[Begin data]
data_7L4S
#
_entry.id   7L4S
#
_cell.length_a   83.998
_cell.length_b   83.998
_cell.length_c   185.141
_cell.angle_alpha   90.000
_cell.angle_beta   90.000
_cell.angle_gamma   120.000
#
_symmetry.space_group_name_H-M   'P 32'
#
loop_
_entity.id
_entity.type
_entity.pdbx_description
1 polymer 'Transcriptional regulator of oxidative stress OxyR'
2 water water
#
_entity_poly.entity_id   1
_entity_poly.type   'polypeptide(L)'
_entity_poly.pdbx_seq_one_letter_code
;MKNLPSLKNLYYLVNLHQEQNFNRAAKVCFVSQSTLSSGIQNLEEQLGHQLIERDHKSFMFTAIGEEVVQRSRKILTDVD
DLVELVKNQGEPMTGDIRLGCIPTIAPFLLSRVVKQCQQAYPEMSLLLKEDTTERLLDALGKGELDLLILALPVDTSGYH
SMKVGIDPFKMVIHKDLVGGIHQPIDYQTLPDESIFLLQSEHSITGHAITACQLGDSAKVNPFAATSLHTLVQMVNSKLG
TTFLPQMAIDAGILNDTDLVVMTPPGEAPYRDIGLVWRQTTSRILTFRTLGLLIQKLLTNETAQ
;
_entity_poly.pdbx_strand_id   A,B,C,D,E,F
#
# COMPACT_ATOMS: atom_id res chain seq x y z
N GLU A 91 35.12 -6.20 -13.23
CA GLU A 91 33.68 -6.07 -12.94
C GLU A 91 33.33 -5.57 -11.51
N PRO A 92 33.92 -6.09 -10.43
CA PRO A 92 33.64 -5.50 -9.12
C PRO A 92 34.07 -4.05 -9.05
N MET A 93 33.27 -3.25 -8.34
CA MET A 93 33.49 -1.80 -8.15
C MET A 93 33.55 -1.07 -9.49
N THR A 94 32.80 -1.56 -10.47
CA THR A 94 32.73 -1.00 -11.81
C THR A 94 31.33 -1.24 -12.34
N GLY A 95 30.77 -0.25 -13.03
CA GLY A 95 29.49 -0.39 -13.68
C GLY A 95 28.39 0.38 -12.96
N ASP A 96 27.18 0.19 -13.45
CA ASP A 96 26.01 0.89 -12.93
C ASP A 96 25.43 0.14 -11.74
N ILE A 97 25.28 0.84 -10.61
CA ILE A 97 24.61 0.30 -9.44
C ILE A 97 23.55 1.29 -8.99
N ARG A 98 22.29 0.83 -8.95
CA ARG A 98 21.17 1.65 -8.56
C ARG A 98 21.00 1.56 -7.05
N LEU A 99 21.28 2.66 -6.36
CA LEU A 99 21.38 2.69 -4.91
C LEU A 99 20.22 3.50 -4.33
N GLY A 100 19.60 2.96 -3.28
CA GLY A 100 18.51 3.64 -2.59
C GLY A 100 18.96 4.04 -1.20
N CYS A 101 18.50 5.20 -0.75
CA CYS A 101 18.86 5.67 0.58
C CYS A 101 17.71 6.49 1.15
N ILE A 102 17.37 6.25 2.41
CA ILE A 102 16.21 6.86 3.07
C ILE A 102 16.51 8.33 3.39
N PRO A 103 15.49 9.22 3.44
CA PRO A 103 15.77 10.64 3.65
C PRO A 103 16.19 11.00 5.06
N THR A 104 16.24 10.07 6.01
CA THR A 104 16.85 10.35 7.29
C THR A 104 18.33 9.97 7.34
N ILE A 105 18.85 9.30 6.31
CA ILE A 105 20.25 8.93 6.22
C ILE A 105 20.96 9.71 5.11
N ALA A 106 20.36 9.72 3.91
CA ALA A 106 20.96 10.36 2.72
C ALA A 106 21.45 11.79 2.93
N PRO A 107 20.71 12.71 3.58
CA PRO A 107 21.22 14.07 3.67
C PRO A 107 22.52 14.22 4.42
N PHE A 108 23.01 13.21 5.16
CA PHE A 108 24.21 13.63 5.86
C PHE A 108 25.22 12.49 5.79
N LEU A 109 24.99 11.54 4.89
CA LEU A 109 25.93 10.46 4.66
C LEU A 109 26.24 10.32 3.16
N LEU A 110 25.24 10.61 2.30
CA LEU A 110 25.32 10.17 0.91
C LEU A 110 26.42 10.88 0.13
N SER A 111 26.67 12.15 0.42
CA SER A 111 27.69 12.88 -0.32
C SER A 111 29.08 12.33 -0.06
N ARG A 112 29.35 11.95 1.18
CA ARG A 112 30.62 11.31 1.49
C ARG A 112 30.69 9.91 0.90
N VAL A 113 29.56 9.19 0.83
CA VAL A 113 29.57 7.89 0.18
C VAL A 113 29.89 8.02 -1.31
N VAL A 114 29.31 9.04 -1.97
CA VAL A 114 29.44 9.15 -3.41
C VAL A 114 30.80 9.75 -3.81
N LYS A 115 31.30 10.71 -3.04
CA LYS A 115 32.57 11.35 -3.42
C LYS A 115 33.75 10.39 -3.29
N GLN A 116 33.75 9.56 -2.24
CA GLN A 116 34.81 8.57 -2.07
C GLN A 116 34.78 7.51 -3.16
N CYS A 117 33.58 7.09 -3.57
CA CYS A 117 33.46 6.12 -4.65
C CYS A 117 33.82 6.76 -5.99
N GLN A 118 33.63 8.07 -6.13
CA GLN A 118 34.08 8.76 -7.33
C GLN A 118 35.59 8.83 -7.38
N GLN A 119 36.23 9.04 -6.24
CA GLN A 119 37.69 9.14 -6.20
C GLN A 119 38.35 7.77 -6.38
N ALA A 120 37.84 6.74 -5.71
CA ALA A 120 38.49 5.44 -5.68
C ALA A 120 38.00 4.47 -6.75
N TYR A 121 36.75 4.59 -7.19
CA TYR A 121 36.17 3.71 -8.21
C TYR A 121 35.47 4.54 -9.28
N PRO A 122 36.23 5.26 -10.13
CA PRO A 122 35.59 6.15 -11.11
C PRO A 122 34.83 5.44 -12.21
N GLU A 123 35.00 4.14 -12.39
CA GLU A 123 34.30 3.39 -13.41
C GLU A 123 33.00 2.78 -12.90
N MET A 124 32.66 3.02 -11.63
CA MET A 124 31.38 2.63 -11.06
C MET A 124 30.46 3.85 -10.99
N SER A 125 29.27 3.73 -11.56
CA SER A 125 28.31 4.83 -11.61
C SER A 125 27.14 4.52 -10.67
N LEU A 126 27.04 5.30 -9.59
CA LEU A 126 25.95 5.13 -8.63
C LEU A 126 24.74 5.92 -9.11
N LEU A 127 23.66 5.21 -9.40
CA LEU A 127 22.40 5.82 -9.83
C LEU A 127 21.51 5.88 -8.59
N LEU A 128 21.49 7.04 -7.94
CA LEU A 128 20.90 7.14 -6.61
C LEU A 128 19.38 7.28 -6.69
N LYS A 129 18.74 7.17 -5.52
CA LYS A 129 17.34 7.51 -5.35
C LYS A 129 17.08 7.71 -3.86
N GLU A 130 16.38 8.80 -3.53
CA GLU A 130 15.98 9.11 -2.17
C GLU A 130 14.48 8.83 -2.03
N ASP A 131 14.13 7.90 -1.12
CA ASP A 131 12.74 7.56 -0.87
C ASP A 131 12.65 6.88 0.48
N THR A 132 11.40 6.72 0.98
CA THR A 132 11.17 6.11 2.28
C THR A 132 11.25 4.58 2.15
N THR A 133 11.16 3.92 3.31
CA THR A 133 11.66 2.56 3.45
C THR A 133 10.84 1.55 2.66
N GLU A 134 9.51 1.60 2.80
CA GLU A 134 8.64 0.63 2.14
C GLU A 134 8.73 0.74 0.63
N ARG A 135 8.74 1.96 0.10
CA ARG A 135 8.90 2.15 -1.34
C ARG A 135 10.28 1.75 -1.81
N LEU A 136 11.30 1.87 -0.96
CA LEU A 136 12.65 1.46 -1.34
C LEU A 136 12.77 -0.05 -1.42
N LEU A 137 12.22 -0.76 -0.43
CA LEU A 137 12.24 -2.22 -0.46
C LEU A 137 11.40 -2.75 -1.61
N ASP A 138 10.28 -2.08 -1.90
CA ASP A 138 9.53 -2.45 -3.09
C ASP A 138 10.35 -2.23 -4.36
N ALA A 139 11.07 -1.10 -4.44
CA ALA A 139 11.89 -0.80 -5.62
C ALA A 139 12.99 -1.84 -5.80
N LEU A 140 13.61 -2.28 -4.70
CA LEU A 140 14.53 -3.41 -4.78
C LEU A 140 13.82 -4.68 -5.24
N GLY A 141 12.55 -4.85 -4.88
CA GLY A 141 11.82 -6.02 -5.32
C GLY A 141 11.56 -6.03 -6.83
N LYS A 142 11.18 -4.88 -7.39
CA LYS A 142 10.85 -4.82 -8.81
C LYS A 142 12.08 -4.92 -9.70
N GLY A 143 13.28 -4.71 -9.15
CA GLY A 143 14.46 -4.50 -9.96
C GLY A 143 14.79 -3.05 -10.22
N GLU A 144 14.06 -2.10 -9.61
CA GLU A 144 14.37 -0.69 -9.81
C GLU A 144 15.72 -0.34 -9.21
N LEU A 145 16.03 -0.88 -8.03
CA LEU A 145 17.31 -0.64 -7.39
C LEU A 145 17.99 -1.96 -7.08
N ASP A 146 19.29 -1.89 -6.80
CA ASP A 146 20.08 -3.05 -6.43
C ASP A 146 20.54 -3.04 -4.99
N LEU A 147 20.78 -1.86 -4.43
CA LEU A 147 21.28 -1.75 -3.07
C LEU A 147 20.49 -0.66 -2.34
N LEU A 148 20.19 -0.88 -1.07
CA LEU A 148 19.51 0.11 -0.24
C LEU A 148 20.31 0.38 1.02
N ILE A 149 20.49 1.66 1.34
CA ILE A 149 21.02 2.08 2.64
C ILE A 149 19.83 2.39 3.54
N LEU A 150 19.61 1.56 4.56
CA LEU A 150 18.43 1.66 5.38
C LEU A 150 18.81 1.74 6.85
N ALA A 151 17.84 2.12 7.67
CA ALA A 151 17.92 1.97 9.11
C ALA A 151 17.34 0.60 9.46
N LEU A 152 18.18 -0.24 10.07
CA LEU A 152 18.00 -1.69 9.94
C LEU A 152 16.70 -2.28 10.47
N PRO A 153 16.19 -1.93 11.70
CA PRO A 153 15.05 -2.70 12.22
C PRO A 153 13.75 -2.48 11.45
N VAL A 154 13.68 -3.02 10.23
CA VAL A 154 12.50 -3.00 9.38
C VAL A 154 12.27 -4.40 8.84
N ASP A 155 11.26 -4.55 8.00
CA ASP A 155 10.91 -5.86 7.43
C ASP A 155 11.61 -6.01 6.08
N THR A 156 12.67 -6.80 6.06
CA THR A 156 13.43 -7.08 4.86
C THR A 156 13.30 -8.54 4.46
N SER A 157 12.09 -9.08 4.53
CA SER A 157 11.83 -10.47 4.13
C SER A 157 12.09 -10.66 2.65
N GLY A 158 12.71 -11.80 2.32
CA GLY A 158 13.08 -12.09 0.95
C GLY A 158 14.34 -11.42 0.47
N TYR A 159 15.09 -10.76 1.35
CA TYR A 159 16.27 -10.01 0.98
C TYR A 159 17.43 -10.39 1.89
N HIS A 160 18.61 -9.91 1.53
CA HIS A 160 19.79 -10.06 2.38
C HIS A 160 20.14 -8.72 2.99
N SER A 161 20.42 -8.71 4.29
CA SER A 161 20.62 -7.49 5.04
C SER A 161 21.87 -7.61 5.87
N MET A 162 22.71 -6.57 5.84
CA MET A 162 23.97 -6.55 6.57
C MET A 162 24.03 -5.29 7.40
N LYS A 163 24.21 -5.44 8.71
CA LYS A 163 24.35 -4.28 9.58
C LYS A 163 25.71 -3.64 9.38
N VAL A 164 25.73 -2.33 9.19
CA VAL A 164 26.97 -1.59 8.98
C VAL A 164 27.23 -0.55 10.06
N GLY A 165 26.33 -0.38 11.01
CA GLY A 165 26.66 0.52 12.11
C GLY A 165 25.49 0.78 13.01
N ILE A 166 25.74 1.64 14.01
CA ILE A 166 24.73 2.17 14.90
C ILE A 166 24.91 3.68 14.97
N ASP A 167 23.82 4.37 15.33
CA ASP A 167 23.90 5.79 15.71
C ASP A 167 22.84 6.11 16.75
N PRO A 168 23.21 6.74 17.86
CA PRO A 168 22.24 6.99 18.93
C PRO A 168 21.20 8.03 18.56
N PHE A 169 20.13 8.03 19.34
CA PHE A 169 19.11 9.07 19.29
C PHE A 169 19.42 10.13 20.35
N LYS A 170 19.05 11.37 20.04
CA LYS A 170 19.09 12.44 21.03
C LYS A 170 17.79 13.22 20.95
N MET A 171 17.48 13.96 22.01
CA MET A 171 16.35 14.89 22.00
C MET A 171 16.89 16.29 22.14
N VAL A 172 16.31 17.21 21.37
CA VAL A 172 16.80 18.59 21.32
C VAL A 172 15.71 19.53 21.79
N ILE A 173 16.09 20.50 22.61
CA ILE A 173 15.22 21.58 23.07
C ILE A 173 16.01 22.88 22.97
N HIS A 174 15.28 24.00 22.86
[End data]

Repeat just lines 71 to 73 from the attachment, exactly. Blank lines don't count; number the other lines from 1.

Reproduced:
N THR A 104 16.24 10.07 6.01
CA THR A 104 16.85 10.35 7.29
C THR A 104 18.33 9.97 7.34